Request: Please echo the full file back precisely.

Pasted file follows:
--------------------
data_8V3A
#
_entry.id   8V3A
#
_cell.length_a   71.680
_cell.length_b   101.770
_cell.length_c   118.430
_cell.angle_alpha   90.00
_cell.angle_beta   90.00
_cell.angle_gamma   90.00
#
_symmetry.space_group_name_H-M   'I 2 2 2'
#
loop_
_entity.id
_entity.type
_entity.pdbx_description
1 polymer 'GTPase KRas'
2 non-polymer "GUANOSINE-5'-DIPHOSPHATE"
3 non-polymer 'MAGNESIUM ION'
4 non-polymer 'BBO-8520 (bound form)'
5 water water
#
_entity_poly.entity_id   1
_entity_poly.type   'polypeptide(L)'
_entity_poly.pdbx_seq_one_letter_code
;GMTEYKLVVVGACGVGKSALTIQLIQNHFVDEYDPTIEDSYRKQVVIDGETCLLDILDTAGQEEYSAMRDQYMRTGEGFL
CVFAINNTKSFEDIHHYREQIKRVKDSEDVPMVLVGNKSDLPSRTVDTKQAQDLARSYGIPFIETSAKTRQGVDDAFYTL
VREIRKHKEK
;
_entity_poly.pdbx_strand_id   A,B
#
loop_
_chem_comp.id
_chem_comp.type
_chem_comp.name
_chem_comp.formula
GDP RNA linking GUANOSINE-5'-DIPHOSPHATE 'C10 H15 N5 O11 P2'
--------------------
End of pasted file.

data_8V3A
#
_entry.id   8V3A
#
_cell.length_a   71.680
_cell.length_b   101.770
_cell.length_c   118.430
_cell.angle_alpha   90.00
_cell.angle_beta   90.00
_cell.angle_gamma   90.00
#
_symmetry.space_group_name_H-M   'I 2 2 2'
#
loop_
_entity.id
_entity.type
_entity.pdbx_description
1 polymer 'GTPase KRas'
2 non-polymer "GUANOSINE-5'-DIPHOSPHATE"
3 non-polymer 'MAGNESIUM ION'
4 non-polymer 'BBO-8520 (bound form)'
5 water water
#
_entity_poly.entity_id   1
_entity_poly.type   'polypeptide(L)'
_entity_poly.pdbx_seq_one_letter_code
;GMTEYKLVVVGACGVGKSALTIQLIQNHFVDEYDPTIEDSYRKQVVIDGETCLLDILDTAGQEEYSAMRDQYMRTGEGFL
CVFAINNTKSFEDIHHYREQIKRVKDSEDVPMVLVGNKSDLPSRTVDTKQAQDLARSYGIPFIETSAKTRQGVDDAFYTL
VREIRKHKEK
;
_entity_poly.pdbx_strand_id   A,B
#
loop_
_chem_comp.id
_chem_comp.type
_chem_comp.name
_chem_comp.formula
GDP RNA linking GUANOSINE-5'-DIPHOSPHATE 'C10 H15 N5 O11 P2'